p. 132 Book V.
Chapter I.—Of the piety of the emperor Gratianus
How the Lord God is long suffering towards those who rage against him, and chastises those who abuse his patience, is plainly taught by the acts and by the fate of Valens. For the loving Lord uses mercy and justice like weights and scales; whenever he sees any one by the greatness of his errors over-stepping the bounds of loving kindness, by just punishment He hinders him from being carried to further extremes.
Now Gratianus, the son of Valentinianus, and nephew of Valens, acquired the whole Roman Empire. He had already assumed the sceptre of Europe on the death of his father, in whose life-time he had shared the throne. On the death of Valens without issue he acquired in addition Asia, and the portions of Libya. 809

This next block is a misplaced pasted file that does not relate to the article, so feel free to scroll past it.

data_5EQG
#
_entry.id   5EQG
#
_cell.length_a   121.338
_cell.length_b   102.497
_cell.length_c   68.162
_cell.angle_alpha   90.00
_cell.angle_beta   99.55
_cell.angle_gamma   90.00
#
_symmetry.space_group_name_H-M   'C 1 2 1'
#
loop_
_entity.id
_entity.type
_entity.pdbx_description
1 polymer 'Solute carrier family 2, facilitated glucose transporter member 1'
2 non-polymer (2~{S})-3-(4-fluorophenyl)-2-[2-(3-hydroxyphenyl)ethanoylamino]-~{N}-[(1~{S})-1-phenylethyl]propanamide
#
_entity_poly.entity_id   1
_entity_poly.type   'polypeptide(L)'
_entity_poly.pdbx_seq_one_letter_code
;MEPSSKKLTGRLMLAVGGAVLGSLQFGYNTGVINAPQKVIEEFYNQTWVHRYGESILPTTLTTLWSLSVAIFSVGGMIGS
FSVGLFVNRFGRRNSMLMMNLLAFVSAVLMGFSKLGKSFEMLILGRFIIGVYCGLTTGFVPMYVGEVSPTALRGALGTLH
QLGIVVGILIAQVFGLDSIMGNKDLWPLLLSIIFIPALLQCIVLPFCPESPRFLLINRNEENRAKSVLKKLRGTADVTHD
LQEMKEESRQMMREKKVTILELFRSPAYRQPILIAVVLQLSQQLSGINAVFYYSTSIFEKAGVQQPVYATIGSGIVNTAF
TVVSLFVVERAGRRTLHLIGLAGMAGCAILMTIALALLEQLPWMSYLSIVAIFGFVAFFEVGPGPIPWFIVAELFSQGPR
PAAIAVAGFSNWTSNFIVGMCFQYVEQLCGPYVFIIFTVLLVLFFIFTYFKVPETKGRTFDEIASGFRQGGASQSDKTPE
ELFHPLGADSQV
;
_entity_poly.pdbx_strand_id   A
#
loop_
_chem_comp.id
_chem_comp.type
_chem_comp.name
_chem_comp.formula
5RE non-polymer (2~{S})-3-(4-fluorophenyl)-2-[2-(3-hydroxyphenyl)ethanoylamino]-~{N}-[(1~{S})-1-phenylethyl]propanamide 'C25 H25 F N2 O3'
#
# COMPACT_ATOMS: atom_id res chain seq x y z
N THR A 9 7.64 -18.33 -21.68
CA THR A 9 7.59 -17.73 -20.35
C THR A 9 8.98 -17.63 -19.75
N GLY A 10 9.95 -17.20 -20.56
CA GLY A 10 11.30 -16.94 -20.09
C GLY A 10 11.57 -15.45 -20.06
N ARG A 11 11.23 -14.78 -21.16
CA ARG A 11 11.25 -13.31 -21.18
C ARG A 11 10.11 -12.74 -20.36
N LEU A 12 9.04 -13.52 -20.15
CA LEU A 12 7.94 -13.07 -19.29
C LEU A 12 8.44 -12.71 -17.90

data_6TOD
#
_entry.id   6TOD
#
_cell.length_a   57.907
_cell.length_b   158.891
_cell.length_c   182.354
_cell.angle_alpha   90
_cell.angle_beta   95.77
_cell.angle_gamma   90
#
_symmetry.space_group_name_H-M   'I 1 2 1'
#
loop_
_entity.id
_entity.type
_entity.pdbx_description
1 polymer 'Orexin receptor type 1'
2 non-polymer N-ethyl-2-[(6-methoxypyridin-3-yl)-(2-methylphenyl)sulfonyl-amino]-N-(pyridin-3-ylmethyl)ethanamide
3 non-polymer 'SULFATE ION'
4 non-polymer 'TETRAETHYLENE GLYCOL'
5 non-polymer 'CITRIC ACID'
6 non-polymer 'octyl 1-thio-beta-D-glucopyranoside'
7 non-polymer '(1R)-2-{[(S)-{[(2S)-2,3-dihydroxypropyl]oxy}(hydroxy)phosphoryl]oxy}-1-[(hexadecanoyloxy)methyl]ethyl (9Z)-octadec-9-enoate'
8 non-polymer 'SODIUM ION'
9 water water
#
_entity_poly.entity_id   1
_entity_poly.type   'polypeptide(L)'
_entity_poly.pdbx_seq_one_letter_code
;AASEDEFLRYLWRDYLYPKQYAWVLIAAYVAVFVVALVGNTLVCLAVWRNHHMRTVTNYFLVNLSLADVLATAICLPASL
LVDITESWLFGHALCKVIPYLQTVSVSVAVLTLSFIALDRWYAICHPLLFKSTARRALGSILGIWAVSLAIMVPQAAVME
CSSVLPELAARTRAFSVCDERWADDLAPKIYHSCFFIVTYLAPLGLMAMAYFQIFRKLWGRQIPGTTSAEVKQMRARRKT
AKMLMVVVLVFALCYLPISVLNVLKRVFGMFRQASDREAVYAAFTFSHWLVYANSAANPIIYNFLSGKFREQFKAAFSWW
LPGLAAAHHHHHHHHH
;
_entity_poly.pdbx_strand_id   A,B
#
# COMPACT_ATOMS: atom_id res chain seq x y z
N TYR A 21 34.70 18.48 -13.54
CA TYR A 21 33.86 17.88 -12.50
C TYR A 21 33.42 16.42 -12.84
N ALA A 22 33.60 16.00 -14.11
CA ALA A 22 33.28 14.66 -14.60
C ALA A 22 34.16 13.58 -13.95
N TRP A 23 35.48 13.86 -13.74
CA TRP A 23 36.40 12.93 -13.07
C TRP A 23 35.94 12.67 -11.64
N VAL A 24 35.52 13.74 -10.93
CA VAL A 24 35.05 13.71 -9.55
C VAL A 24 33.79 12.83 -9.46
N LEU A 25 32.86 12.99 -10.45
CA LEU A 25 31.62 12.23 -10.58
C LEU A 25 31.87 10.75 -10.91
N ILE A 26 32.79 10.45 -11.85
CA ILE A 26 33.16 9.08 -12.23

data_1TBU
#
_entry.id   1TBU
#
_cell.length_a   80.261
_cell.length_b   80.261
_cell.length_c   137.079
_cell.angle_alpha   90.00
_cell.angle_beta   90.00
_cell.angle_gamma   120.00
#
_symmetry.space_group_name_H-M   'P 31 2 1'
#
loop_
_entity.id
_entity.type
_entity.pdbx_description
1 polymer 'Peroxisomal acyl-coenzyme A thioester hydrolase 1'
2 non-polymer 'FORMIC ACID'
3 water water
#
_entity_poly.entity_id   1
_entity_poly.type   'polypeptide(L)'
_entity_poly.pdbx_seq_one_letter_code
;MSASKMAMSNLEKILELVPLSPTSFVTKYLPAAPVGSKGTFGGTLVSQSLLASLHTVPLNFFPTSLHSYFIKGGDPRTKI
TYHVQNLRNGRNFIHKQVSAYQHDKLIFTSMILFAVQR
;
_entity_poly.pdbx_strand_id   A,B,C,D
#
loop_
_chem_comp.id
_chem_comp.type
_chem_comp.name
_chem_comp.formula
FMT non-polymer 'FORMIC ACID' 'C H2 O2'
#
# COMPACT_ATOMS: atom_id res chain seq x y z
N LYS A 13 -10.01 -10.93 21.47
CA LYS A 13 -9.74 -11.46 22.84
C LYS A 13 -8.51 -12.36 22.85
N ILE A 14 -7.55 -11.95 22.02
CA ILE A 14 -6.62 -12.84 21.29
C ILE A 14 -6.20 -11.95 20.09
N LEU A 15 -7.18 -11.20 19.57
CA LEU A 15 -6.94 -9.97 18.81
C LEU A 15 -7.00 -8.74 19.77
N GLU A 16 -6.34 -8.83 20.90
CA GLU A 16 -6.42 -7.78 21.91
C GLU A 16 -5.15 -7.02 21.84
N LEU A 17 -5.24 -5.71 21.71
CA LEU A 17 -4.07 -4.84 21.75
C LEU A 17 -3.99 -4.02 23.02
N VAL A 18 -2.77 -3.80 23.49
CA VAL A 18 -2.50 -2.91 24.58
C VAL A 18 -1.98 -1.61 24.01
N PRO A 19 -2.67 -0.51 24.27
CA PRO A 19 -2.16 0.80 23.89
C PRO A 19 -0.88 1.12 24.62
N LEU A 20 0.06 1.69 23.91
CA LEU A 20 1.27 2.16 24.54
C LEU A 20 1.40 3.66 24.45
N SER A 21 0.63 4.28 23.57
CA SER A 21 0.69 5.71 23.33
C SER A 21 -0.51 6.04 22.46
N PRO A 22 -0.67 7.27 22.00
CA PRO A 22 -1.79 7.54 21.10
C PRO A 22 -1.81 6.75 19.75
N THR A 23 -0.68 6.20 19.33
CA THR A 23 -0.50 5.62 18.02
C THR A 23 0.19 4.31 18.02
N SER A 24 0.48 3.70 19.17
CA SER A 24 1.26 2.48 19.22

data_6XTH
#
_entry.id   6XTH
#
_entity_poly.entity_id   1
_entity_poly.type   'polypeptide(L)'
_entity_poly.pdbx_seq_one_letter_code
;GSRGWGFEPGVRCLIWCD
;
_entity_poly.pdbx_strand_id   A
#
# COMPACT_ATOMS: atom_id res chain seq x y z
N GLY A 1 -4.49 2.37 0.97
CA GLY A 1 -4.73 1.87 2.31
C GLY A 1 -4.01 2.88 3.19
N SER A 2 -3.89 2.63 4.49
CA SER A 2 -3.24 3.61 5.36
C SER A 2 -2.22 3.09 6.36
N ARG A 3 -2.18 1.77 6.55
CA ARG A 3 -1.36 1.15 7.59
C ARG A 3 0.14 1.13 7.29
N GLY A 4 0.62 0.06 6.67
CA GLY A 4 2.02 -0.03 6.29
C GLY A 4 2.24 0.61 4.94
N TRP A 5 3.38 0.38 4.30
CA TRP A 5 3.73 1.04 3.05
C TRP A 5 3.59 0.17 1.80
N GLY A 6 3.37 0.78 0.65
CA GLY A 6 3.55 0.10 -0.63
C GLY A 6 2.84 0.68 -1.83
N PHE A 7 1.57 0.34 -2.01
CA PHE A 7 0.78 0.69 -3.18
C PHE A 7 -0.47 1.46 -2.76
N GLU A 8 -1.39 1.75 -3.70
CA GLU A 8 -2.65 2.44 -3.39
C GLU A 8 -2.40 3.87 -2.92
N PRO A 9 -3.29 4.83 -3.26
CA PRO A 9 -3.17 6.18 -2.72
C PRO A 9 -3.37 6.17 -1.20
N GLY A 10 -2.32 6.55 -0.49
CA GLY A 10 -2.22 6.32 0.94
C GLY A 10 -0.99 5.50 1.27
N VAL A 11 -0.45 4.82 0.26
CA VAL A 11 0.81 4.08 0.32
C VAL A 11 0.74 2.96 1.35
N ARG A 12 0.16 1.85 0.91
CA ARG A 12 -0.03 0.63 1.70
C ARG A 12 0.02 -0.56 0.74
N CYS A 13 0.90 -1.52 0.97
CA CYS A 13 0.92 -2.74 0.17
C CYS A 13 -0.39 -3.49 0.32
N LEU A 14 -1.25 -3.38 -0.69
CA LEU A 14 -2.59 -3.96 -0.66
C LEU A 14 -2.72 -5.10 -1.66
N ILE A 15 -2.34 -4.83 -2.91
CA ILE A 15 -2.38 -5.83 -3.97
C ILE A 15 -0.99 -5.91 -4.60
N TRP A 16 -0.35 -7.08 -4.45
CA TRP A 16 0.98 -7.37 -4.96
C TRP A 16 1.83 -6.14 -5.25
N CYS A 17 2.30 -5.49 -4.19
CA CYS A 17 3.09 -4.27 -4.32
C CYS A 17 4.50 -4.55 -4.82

Gratian was proclaimed Augustus by Valentinian in 367. (Soc. iv. 11. Soz. vi. 10.) He came to the throne on the death of Valentinian at Bregetio, Nov. 17, 375. He associated his brother Valentinian II. with him, and succeeded his uncle Valens Aug. 9, 378. On Jan. 19, 379 he nominated Theodosius Augustus.